These animals look like cars parked in the autumn sunshine. They look harmless enough, but they have some gruesome secrets.
What are they and what are they doing? They are called cluster flies, and they are warming their bodies in the sun, before flying to feed on the fruits of the wood.
They are having adventures in time and space in Nowhere Wood. Life in the wood is dangerous and the animals are busy being alive: feeding, drinking and staying warm.
The animals certainly look like flies: with one pair of wings, a large head and huge compound eyes. Look closer and you might see their mouthparts, sucking water from the surface of the leaf.
The flies have lived their whole lives in Nowhere Wood. Their mothers laid their eggs in the soil last autumn. In the Spring, the eggs hatched to release larvae into the soil that burrowed into the bodies of earthworms.
They spent the early summer feeding on the worms before pupating. The adults emerged in the early summer, killing their earthworm hosts.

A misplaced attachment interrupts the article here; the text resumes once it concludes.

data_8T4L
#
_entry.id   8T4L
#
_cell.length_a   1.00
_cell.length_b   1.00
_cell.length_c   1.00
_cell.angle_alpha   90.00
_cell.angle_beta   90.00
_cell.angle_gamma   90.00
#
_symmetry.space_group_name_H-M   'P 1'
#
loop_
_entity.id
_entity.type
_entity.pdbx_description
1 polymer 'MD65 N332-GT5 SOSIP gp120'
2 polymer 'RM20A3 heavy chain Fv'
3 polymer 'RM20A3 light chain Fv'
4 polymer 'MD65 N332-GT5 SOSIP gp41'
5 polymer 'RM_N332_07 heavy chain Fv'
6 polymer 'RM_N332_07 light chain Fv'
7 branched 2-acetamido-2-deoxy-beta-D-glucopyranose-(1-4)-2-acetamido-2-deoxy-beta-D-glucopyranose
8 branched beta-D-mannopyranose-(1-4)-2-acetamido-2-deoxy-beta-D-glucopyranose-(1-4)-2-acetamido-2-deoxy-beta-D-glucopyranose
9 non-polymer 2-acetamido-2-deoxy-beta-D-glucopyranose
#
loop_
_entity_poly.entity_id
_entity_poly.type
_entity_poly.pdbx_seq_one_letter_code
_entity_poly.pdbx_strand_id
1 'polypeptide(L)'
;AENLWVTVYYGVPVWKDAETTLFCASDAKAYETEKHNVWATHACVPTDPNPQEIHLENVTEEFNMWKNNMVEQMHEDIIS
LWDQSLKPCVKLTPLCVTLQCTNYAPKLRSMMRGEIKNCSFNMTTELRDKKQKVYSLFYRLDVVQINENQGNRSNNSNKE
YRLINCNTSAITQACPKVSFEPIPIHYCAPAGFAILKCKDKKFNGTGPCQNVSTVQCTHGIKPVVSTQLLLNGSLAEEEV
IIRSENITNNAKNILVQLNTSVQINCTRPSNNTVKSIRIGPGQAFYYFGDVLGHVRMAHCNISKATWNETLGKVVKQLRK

Then the cycle of ‘being and becoming’ will begin again.
There is safety in numbers. The main predator of these flies is a type of wasp. There are twenty pairs of eyes looking out for danger and when one senses the wasps, they all fly away.
Life is so uncertain in Nowhere Wood. As well as wasps, the air contains the spores of dangerous fungi, that can infect and grow inside the adults, eating them up from the inside! In spite of the dangers, enough cluster flies survive to breed to be present in the wood next year.
Life is an uncertain adventure for the cluster flies, the earthworms, the wasps and the fungi. Everything is connected in Nowhere Wood.
- Suggest why cluster flies need to warm their bodies in the morning, before they can fly.
- Suggest why there is safety in numbers.